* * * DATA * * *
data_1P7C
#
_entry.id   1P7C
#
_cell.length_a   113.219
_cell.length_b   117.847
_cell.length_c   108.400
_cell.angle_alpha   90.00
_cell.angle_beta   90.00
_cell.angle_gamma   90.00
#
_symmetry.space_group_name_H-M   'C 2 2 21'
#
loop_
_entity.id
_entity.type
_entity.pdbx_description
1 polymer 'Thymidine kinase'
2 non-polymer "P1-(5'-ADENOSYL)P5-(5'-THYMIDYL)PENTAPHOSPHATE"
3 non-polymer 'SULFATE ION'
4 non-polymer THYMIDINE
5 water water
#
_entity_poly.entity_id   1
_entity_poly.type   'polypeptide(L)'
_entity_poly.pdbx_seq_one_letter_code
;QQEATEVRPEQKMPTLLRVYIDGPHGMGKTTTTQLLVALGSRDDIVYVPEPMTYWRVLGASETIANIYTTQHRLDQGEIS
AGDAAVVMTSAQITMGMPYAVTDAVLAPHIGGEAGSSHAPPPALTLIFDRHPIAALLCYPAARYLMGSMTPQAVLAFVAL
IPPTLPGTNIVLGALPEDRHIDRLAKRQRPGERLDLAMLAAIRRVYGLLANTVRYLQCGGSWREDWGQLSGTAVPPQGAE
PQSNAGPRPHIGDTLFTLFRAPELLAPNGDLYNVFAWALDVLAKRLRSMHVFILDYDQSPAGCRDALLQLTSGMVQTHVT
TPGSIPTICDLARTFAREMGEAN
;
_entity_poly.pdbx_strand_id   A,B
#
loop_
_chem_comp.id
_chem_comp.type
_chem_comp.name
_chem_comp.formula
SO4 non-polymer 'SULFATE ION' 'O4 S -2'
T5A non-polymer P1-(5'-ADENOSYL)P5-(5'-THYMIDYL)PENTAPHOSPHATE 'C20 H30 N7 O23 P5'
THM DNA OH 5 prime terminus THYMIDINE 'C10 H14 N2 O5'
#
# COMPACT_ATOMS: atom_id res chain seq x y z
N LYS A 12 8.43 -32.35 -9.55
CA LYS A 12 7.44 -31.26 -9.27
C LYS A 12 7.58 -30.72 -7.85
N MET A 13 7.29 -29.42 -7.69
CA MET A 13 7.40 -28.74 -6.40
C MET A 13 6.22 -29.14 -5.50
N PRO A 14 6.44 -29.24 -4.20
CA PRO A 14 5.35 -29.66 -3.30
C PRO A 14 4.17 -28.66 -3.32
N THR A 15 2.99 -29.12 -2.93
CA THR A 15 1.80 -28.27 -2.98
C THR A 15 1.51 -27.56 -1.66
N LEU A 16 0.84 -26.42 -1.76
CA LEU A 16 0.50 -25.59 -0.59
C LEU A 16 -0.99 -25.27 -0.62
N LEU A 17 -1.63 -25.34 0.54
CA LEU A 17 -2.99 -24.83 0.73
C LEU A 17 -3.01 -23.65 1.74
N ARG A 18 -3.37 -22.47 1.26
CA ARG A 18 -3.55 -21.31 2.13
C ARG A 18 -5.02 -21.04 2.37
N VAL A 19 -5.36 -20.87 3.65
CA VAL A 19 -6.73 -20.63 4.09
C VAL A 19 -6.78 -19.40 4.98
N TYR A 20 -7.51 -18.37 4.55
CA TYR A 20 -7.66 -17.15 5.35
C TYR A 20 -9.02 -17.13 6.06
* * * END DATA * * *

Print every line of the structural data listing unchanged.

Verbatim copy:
data_1P7C
#
_entry.id   1P7C
#
_cell.length_a   113.219
_cell.length_b   117.847
_cell.length_c   108.400
_cell.angle_alpha   90.00
_cell.angle_beta   90.00
_cell.angle_gamma   90.00
#
_symmetry.space_group_name_H-M   'C 2 2 21'
#
loop_
_entity.id
_entity.type
_entity.pdbx_description
1 polymer 'Thymidine kinase'
2 non-polymer "P1-(5'-ADENOSYL)P5-(5'-THYMIDYL)PENTAPHOSPHATE"
3 non-polymer 'SULFATE ION'
4 non-polymer THYMIDINE
5 water water
#
_entity_poly.entity_id   1
_entity_poly.type   'polypeptide(L)'
_entity_poly.pdbx_seq_one_letter_code
;QQEATEVRPEQKMPTLLRVYIDGPHGMGKTTTTQLLVALGSRDDIVYVPEPMTYWRVLGASETIANIYTTQHRLDQGEIS
AGDAAVVMTSAQITMGMPYAVTDAVLAPHIGGEAGSSHAPPPALTLIFDRHPIAALLCYPAARYLMGSMTPQAVLAFVAL
IPPTLPGTNIVLGALPEDRHIDRLAKRQRPGERLDLAMLAAIRRVYGLLANTVRYLQCGGSWREDWGQLSGTAVPPQGAE
PQSNAGPRPHIGDTLFTLFRAPELLAPNGDLYNVFAWALDVLAKRLRSMHVFILDYDQSPAGCRDALLQLTSGMVQTHVT
TPGSIPTICDLARTFAREMGEAN
;
_entity_poly.pdbx_strand_id   A,B
#
loop_
_chem_comp.id
_chem_comp.type
_chem_comp.name
_chem_comp.formula
SO4 non-polymer 'SULFATE ION' 'O4 S -2'
T5A non-polymer P1-(5'-ADENOSYL)P5-(5'-THYMIDYL)PENTAPHOSPHATE 'C20 H30 N7 O23 P5'
THM DNA OH 5 prime terminus THYMIDINE 'C10 H14 N2 O5'
#
# COMPACT_ATOMS: atom_id res chain seq x y z
N LYS A 12 8.43 -32.35 -9.55
CA LYS A 12 7.44 -31.26 -9.27
C LYS A 12 7.58 -30.72 -7.85
N MET A 13 7.29 -29.42 -7.69
CA MET A 13 7.40 -28.74 -6.40
C MET A 13 6.22 -29.14 -5.50
N PRO A 14 6.44 -29.24 -4.20
CA PRO A 14 5.35 -29.66 -3.30
C PRO A 14 4.17 -28.66 -3.32
N THR A 15 2.99 -29.12 -2.93
CA THR A 15 1.80 -28.27 -2.98
C THR A 15 1.51 -27.56 -1.66
N LEU A 16 0.84 -26.42 -1.76
CA LEU A 16 0.50 -25.59 -0.59
C LEU A 16 -0.99 -25.27 -0.62
N LEU A 17 -1.63 -25.34 0.54
CA LEU A 17 -2.99 -24.83 0.73
C LEU A 17 -3.01 -23.65 1.74
N ARG A 18 -3.37 -22.47 1.26
CA ARG A 18 -3.55 -21.31 2.13
C ARG A 18 -5.02 -21.04 2.37
N VAL A 19 -5.36 -20.87 3.65
CA VAL A 19 -6.73 -20.63 4.09
C VAL A 19 -6.78 -19.40 4.98
N TYR A 20 -7.51 -18.37 4.55
CA TYR A 20 -7.66 -17.15 5.35
C TYR A 20 -9.02 -17.13 6.06